Seat Cordoba Cupra Sport
Reviewed by Unique Cars and Parts
Our Rating: 4
The SEAT 1400 was a rear-wheel-drive four-door sedan mid-size car launched by the Spanish car maker SEAT between 1953 and 1963, the first model ever produced by SEAT and the first car to be assembled at the firm's new plant located in Barcelona's Zona Franca zone. The car was a rebranded Fiat 1400, itself Fiatís first integrated chassis model.
Production started on November 13, 1953, carried out by an early workforce of 925 employees with a potential of 5 units produced per day, and the first SEAT 1400 car rolled off the assembly line with the licence plate 'B-87.223'. Initially in 1953 components were shipped as CKD kits from Italy and assembled by SEAT at their plant in Zona Franca, but in a quite short term from 1954 the Spanish-made parts rose to a 93% proportion of the total in order to limit imports from one part and from another part to help the development of the almost non-existent Spanish supplier industry, thus fulfilling SEAT's assigned key role in the development of the Spanish economy as the national car maker of the post World War II Spain.
In the next few years the model's production output would gradually increase, and by 1956 10,000 cars would be produced annually, with an average of 42 cars per day. In 1963, when the car was replaced by the SEAT 1500, 82,894 examples covering four distinctively different versions of the 1400 had been produced. The first SEAT 1400, offered between 1953 and 1955, incorporated a 1395 cc four-cylinder water-cooled Fiat engine with a claimed output of 44 bhp and top speed of 116 km/h (72 mph).
SEAT 1400 A
The SEAT 1400 A, the first revision, launched for 1955 was a modernised version of the original 1400, based on the Fiat 1400 A which had appeared from Turin the previous year. Published power output was now raised to 50 bhp and the top speed to 125 km/h (78 mph).
SEAT 1400 B
Announced at the end of 1956, the SEAT 1400 B appearing for 1957 retained its predecessorís bodywork but featured a revised front grill and offered a two tone paint scheme. In addition to the sedan, a five-door station wagon and commercial delivery truck version were available. Claimed engine output and maximum speed for the sedan were now 58 bhp and 135 km/h (84 mph). This version of the 1400 would continue in production until 1964.
SEAT 1400 Sport Interior.
SEAT 1400 C
The SEAT 1400 C was introduced in 1960. The modern Pininfarina styled body, came from the recently introduced Fiat 1800. The previous SEAT 1400 B remained in production: the two cars were offered in parallel, sharing the same engine, though the newer car was longer and, it appears, slightly heavier than the old. The decision to fit the old four-cylinder unit in the new bodied SEAT rather than to tool up for assembly in Catalonia of the new six-cylinder engines being fitted by Fiat in the new-bodied cars appears to have been taken on cost grounds: disposable incomes in Spain at this time were far lower than those in Italy. In 1963 a five-door estate version of the 1400 C appeared, featuring a two piece tailgate. The introduction of a diesel-engined version would have to await the successor model, however.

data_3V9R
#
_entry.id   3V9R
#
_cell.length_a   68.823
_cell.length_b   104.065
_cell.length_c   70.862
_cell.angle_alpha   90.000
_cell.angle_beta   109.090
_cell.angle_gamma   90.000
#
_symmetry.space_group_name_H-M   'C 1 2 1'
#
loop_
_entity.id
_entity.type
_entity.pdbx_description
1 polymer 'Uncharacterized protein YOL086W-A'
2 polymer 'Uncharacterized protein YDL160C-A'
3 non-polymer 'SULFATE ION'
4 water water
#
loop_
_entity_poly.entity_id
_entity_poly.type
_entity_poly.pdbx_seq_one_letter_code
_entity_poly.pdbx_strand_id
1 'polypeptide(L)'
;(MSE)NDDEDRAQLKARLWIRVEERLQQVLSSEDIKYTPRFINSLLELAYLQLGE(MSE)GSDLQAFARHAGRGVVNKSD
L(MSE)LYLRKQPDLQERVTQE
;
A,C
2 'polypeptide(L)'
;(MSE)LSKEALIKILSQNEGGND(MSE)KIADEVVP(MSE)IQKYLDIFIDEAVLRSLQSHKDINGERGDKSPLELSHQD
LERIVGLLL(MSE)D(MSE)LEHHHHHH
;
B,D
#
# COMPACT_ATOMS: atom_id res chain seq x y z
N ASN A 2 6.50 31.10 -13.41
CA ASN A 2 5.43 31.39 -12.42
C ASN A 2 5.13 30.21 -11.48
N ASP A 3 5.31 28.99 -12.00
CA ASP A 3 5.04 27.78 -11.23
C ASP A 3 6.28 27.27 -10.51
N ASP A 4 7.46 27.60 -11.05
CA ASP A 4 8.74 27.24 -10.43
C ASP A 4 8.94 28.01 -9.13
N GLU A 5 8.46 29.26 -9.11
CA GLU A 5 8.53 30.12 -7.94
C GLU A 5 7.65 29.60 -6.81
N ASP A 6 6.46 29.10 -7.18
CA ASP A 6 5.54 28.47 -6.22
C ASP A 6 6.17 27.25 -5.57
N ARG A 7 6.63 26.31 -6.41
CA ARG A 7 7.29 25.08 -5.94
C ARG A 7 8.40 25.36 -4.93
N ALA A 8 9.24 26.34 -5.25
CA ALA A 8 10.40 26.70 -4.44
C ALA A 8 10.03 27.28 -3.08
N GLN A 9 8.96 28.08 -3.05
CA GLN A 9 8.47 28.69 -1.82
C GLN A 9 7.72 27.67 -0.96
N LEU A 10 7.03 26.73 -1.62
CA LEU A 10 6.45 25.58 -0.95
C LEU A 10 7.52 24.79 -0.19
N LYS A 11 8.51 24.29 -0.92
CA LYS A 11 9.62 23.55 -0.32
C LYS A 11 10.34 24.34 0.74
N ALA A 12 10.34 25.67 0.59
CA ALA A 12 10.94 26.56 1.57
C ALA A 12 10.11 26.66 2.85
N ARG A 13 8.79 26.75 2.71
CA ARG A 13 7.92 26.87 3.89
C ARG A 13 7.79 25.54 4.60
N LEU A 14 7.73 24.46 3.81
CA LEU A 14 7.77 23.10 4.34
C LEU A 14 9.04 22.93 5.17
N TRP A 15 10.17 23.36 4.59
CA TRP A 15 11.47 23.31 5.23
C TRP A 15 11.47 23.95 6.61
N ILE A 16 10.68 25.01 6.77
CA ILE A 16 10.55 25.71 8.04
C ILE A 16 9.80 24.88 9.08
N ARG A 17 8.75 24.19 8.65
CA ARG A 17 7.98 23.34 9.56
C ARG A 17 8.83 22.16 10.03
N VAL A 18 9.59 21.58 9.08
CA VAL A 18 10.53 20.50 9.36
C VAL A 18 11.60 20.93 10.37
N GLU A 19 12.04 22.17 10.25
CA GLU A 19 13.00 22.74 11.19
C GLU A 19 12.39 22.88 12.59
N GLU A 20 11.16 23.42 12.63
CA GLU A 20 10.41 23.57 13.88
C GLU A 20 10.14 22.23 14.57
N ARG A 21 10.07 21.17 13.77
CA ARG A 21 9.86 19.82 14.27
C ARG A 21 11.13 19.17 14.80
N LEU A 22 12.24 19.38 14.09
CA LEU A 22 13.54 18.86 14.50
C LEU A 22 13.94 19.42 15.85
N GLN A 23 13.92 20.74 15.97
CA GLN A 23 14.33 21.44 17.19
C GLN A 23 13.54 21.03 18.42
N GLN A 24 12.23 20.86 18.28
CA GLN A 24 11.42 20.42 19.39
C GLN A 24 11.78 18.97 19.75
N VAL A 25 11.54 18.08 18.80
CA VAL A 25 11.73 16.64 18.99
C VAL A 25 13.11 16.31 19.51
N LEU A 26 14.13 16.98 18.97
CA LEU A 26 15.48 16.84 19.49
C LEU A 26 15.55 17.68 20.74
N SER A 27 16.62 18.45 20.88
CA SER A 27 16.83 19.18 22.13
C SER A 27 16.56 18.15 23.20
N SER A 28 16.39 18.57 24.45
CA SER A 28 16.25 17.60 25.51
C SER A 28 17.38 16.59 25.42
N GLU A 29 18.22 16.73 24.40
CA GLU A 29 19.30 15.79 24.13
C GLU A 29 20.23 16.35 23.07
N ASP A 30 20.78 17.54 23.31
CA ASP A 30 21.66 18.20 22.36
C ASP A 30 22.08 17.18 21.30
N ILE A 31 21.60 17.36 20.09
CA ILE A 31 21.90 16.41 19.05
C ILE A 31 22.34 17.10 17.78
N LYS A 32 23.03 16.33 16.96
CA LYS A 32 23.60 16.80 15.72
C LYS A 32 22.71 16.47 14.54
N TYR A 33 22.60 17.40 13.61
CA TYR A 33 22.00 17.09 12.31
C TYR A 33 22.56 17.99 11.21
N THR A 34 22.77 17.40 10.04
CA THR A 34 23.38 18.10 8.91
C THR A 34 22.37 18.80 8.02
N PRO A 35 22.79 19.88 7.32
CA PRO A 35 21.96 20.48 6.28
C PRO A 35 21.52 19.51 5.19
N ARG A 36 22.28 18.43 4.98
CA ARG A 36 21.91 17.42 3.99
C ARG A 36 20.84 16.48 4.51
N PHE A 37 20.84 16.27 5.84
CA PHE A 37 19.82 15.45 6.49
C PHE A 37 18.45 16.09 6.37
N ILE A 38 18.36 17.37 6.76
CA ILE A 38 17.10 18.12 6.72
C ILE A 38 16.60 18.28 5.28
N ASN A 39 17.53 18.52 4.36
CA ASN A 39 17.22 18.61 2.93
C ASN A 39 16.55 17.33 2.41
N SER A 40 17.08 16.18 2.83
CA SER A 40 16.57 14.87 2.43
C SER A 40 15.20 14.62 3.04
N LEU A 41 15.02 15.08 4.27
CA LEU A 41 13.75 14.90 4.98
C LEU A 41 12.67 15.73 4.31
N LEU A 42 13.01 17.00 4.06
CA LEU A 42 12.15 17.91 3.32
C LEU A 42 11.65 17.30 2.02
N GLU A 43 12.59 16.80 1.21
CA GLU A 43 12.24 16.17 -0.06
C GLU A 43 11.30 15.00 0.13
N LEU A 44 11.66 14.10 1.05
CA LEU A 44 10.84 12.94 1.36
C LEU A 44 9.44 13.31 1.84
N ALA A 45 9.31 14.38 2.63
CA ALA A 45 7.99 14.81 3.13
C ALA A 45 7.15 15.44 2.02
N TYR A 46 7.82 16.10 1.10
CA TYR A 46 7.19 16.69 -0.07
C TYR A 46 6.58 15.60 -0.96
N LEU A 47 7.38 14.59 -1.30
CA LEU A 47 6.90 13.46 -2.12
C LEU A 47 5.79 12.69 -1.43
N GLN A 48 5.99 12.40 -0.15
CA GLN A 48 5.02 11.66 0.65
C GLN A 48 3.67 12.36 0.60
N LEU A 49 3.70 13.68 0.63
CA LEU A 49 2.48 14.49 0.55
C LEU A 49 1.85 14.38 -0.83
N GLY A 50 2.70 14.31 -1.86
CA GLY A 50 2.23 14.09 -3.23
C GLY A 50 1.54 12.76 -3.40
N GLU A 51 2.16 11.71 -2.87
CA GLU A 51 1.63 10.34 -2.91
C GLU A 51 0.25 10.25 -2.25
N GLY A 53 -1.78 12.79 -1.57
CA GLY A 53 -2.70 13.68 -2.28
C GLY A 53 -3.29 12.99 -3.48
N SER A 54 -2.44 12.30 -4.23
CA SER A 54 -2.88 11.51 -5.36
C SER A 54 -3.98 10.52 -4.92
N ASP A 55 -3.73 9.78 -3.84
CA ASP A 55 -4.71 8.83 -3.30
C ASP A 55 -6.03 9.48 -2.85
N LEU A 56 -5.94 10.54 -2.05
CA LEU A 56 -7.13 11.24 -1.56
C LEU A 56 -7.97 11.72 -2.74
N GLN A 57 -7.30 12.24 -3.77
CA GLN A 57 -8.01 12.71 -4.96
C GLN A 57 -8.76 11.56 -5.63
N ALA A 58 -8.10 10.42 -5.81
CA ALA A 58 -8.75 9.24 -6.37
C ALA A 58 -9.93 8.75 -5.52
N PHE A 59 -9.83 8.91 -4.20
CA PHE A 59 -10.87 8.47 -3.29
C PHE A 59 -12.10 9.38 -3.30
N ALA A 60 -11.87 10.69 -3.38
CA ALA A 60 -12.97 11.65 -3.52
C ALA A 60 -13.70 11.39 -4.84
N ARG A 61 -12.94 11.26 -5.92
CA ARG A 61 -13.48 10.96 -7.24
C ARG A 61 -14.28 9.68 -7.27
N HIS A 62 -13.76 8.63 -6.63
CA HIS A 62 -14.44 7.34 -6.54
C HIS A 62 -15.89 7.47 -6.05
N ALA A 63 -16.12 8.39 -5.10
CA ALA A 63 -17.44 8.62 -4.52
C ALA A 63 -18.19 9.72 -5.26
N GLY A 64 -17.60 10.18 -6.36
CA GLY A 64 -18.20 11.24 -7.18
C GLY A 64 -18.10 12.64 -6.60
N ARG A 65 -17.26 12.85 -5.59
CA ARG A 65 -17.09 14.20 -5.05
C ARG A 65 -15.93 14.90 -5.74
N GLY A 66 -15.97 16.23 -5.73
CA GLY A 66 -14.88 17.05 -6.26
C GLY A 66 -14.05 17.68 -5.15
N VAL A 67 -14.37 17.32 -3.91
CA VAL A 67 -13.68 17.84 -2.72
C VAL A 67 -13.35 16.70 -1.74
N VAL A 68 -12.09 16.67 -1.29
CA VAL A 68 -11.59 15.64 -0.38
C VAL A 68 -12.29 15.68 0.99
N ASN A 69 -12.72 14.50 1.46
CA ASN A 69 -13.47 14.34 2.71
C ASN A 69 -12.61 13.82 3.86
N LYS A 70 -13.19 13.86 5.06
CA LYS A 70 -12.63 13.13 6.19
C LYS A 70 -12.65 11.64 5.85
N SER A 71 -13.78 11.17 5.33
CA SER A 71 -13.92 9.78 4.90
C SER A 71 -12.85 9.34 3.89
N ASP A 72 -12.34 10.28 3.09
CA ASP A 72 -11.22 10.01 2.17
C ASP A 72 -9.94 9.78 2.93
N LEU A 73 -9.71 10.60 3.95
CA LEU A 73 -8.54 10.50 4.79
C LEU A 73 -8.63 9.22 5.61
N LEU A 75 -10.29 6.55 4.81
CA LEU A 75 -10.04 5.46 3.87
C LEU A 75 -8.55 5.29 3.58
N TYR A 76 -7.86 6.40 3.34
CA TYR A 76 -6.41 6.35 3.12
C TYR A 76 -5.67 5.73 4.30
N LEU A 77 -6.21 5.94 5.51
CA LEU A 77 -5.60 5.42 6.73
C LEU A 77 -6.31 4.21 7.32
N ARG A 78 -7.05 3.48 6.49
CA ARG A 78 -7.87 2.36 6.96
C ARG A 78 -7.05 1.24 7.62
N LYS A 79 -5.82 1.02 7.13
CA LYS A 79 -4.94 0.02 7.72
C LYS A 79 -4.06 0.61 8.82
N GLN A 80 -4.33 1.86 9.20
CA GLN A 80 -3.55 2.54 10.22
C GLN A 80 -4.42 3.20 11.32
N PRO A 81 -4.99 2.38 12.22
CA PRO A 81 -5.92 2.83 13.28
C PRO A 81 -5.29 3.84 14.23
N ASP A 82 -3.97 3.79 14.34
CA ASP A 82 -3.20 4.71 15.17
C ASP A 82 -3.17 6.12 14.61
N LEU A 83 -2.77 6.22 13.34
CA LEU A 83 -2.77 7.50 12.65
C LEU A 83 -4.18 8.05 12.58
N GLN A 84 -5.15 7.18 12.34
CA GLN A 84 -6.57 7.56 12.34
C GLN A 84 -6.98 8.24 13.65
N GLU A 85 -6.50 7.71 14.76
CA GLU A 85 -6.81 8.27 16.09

SEAT 1400 Sport
Since the end of World War 2 the lovely Latin line of the world's most elegant automobiles had been largely the product of fertile Italian minds. By 1959
however, another Latin race, the Spanish, were making a determined bid in the car design field, led by a gifted body stylist named Serra. The vehicle that established this man's reputation as a designer of note is the Seat 1400 Sport. The Spanish Seat was powered by an Italian Fiat
engine, made in Barcelona under licence from the Italian firm. As a small sideline to full scale assembly line production of popular work-a-day cars, the Seat factory was crafting a very few of the 1400 Sports. In 1959
they were still virtually in the experimental stage, troubled by some bugs the designer had yet to eliminate. But they showed great promise nevertheless.
The 1400 Sport was an example of integral construction: there was no chassis, and the wheels and suspension were "hung" from the body. And this gave rise to the model's major bug. The thicker the body from top to bottom, naturally the stronger the car was overall. But because of the big doors the middle of the body was necessarily very thin, and so disconcertingly weak there. The SEAT 1400 Sport had independent four wheel suspension
, by swinging arms at the front with coiled springs
, hydraulic telescopic double-acting shock absorbers and a stabiliser bar. The back suspension
consisted of leaf springs
with hydraulic telescopic double-acting shockers, and stabiliser bar. Braking was hydraulic on all four wheels, and a handbrake worked on the transmission.
The 1400 Sport was powered by a modified four cylinder Fiat 1400 engine with valves in head, wet cylinder sleeves, a mechanical fuel pump, and twin injection-type carburettors. It had a dry single plate clutch, and four forward gears and reverse, manipulated by a shift lever on the steering column. Gear ratios are: 3.86 to 1 in first; 2.38 to 1 in second; 1.57 to 1 in third; 1 to 1 in top.